(CNS): The minister responsible for the offshore sector has described a motion by two independent opposition MLAs seeking the prosecution of attorneys and law firms as “grossly irresponsible” as it is an unwarranted attack on the very foundations of the country’s financial service sector and there is no basis for the allegations being made. Wayne Panton said it was a political move that served their interests but undermined the interests of thousands of Caymanians working in or depending on the offshore industry.
He said there was nothing to suggest that any firms were breaking the current Legal Practitioners Law. Panton told CNS Friday that the two members were well-aware that they were wrong on this issue and they were engaged in an unwarranted attack on the sector for wholly political reasons.
As the Legislative Assembly met this week for its final session before Cayman goes to the polls, Arden McLean filed a last-minute motion, supported by Winston Connolly, a lawyer who previously worked for one of the firms that the motion is targeting, asking government to direct the attorney general to investigate local law firms for breaking immigration and professional laws.
Both men know their claims and allegations are incorrect, he said, because the firms are not breaking the current legislation and having offices overseas is fundamental to the work that Cayman does and what has made the jurisdiction such an important financial hub.
The new Legal Practitioners Bill is about to be debated during this current meeting so there was no need for the members to file this controversial motion that attacks the sector and the people working in it, Panton said. “I have grave concerns about the approach they are taking to serve their own political interests,” the minister told CNS.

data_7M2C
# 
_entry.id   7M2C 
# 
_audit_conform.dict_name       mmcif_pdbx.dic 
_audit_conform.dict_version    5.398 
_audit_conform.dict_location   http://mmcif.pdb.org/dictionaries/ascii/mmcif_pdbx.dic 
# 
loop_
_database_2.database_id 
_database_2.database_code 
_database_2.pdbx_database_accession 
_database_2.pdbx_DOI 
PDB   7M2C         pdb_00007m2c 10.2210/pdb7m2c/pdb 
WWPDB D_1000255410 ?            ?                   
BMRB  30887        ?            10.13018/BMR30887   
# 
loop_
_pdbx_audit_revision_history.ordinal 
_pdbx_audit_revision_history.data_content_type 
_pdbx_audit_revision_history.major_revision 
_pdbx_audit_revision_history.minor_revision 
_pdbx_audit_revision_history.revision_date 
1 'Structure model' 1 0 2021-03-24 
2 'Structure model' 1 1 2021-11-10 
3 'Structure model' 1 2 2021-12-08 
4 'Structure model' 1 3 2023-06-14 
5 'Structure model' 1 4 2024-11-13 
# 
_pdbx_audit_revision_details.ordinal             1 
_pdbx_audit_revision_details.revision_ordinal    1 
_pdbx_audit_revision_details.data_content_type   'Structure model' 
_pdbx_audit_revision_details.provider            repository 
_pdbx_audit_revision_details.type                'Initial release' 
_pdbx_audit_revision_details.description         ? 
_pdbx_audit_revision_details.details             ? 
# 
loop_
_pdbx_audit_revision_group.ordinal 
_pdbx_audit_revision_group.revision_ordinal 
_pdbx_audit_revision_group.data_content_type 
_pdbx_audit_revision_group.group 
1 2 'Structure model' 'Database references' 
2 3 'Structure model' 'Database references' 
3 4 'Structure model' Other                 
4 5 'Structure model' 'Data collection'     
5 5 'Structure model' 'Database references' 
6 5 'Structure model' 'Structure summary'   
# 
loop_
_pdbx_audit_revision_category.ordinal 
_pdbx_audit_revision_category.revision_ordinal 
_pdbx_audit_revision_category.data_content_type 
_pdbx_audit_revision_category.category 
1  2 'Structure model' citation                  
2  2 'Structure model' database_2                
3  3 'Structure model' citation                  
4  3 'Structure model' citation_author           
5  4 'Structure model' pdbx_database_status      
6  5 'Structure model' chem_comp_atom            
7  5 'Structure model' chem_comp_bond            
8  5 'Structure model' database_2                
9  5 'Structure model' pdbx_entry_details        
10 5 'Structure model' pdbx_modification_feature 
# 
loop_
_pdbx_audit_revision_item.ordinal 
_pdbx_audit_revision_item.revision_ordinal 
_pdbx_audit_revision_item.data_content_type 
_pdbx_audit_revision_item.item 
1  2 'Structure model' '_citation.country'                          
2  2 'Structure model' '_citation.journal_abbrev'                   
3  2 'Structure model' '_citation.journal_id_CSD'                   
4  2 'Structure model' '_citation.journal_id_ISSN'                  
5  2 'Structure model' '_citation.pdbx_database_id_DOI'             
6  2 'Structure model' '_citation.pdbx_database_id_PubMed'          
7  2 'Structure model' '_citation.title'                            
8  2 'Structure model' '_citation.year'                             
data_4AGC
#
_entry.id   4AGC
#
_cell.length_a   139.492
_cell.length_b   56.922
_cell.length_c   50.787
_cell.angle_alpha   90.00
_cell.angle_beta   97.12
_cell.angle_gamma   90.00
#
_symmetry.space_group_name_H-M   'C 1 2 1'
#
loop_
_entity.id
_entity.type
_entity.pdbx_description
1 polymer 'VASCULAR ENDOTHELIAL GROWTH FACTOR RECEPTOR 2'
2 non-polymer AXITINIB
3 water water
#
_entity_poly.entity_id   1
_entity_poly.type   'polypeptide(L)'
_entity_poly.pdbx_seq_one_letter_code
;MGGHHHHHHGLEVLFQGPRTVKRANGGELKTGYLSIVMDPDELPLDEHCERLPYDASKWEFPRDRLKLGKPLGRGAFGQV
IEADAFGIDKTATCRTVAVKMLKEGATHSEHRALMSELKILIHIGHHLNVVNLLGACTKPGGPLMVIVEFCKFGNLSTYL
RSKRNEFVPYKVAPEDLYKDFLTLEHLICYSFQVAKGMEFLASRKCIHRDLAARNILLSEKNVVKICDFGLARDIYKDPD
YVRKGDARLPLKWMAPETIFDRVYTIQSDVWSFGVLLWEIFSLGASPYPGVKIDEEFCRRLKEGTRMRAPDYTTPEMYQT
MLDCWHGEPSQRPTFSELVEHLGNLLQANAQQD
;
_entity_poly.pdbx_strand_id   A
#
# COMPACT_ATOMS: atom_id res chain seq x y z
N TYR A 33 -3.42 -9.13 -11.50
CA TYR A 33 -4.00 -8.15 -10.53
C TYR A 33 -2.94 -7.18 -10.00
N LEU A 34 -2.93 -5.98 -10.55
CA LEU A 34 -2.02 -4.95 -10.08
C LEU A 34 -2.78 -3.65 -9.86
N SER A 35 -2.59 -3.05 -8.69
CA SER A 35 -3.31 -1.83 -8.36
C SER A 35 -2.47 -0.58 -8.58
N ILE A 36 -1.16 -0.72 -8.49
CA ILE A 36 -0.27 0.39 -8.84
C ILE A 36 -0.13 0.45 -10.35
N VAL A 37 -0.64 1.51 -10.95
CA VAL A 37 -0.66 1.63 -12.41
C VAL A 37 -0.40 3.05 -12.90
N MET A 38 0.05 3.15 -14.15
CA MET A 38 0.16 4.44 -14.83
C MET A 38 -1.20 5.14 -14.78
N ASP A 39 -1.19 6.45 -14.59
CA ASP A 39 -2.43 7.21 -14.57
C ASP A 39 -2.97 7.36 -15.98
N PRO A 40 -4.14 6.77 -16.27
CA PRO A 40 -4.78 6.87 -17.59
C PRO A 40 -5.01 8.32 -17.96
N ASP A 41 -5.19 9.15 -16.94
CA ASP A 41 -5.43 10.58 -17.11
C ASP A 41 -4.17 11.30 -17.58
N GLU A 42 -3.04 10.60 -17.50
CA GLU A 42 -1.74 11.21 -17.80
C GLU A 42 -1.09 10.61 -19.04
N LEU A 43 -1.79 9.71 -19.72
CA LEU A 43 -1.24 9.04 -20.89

He said the insults against him personally, as the MLAs have accused him of being conflicted and for drafting a flawed piece of legislation, are one thing but trying to undermine the industry when the allegations “have no merit whatsoever is reckless and irresponsible”.
Panton said that he was aware that the independent members have been told by the attorney general and other legal authorities that there is no evidence that any firm has breached legislation relating to the offices they have overseas.
The police also confirmed Friday morning during a press briefing about crime statistics that they have never received any reports complaining about law firms breaking the law.
The Cayman Islands Law Society also waded in on the issue after the private member’s motion was accepted by the speaker and the details were reported on CNS Thursday.
“We strongly object to the allegations of any breaches of the laws of the Cayman Islands and we are concerned that this motion is simply a means of diverting attention from the merits of the Legal Practitioners Bill,” the society stated in a short statement.
The CILS and the Caymanian Bar Association have supported the new bill and believe this move is an attempt to derail legislation that has been a point of contention for more than a decade. “The bill brings the framework governing Cayman’s legal profession into the modern era and must be passed in order for the Cayman Islands to comply with current international best practice.”
McLean and Connolly, along with most of the members sitting on the opposition benches, are opposed to the legislation as they say it does not protect local attorneys.
It’s not yet clear when the Legal Practitioners Bill will be debated, as the government has only just begun working through the list of 38 pieces of draft legislation, several motions of its own and around a dozen private members’ motions among other business that the parliament must deal with in this final session before the parliament must be prorogued on 28 March ahead of Nomination Day, which triggers the official general election campaign.